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Should we sack Walter because of this defeat?

Alan Doyle provides the case for Walter Smith,
without invoking the Board of Directors or the condition of the Club

I have seen a lot of negative comment on this website (and others) regarding the future of Walter Smith and would like to provide a counterpoint to them.

I sincerely hope that Walter Smith will be our manager for many years to come.  I am both horrified and mystified by the many calls for his head and would like to explain why.

We can all sympathise with the familiar arguments regarding the financial constraints that the man is under.  We all realise the scale of last season's unprecedented injury crisis would have ravaged any squad in the Premiership and severely impacted upon their on-field performances.  For many of us, those facts alone provide sufficient reason to retain faith in Walter (for now at least).  For the less forgiving, I'd like to discuss football where it matters - performances on the pitch and points in the table.

Many of the calls for Walter's head appear to have stemmed from our recent "appalling" run of results.  Four defeats in a row means an on-field crisis, which means the Manager must go, right?  Well I'm sorry, but I can't agree.  I can't help but feel that Walter's long-term critics (and every manager has them - I've even seen morons calling for Alex Ferguson to be sacked) are using these results as a pretext to whip up a bit of fervour amongst some of the more gullible and malleable supporters.

Consider the evidence:

The first in our run of defeats occurred at Old Trafford.  There is no disrespect in losing away to a team who are both the defending champions and one of the finest teams in Europe.  Sure, it's disappointing that we can't genuinely compete with them at the moment, but we won't be the only team to be mauled there this season.  Only days ago, Ipswich - a team that qualified for Europe last season, a team that was strengthened over the summer - fared worse than we did at the hands (or perhaps feet) of a weaker United side than the one that we faced.  Should Smith go because of that defeat?  Of course not.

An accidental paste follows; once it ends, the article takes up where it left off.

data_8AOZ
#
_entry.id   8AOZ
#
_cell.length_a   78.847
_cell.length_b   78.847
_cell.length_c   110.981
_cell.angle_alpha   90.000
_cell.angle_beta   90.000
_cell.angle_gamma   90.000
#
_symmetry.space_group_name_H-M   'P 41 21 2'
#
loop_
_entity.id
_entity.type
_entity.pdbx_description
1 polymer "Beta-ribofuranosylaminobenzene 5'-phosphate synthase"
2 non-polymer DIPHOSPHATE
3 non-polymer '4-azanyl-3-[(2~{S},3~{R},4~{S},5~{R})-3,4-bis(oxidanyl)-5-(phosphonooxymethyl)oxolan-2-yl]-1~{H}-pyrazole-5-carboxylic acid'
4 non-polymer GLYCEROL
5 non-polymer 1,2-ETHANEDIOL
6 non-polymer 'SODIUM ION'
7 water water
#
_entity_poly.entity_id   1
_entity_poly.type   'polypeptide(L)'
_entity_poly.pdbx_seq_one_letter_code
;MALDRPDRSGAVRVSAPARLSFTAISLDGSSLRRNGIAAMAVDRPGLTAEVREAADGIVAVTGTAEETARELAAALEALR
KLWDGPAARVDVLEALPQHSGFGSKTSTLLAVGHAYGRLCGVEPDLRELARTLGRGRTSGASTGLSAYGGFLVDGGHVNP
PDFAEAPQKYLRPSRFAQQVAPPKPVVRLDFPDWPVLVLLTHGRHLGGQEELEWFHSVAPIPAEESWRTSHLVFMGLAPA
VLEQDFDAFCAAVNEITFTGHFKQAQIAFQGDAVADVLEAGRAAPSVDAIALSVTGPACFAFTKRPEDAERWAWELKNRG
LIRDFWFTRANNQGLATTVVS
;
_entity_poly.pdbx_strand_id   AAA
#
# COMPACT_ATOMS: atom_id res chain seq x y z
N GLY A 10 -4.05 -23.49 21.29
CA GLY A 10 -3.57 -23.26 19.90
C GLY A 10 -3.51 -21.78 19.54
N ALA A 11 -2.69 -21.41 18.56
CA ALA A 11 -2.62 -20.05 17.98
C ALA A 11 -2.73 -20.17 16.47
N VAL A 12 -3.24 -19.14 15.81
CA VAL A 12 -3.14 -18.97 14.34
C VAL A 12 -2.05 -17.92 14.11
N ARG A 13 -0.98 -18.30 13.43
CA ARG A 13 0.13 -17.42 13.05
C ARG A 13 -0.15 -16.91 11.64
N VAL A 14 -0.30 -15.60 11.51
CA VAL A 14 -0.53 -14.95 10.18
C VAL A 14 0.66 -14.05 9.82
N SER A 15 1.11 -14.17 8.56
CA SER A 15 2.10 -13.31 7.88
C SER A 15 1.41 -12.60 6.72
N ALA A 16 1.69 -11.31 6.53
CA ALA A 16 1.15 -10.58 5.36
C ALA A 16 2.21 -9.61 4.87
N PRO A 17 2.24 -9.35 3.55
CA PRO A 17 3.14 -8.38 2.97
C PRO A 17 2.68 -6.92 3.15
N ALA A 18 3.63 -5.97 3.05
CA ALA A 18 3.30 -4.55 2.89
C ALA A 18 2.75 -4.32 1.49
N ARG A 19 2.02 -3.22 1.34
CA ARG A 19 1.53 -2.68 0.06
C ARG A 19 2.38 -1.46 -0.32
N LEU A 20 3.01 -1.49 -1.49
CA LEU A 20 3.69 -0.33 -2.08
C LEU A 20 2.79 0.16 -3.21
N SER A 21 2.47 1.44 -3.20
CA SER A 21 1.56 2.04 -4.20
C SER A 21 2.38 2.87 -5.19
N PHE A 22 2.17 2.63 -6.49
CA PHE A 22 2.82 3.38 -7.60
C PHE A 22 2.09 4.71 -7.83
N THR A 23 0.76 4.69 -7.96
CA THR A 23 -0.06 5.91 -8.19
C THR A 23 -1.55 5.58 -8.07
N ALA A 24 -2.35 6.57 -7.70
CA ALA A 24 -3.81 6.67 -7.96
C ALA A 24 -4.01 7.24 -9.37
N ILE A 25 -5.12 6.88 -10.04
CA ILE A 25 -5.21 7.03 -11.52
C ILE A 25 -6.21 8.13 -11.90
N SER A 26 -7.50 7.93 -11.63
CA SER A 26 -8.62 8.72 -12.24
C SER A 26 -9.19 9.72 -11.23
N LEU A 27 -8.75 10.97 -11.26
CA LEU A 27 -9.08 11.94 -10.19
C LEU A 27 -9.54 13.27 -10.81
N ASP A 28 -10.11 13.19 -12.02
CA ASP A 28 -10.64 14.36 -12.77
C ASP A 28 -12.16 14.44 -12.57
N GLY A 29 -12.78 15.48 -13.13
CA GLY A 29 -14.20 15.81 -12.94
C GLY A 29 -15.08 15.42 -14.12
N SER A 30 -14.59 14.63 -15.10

The second defeat was the Worthington Cup knockout at the hands of Crystal Palace.  Yes, I concede that it was a poor performance against a side that we really should have beaten.  However, in realistic terms, all that happened was that Palace outperformed us at the footballing equivalent of Russian Roulette and knocked us out of a second-rate competition that only the eventual winners pretend to care about.  No other manager will find his job in jeopardy because of a poor Worthington Cup result.  Nobody else gives a toss and nor should we.  Should we sack Walter because of this defeat, then?  I don't think so...

The third, and probably most galling, defeat came at the hands of Liverpool.  Quite simply, we were outclassed by a better side.  We all hate losing, especially derbies, but calls for the Manager's head smack more of wounded pride than footballing realism.  The fact is that passion alone can't help us win these matches any more.  It's hard to admit, but Liverpool have had more quality than us for several years now. 

We cannot expect to be able to compete with Liverpool when Gerard Houllier can throw around tens of millions of pounds whilst Walter Smith has to make every single penny count.  We have to accept that it will also remain the case for many years to come.  It will take years to build our new home, longer still 'til we start to reap the rewards that it should bring, and several seasons more to assemble a squad that has genuine quality in depth.  Who honestly thinks that the Manager should be shown the door because of this defeat?  Not me.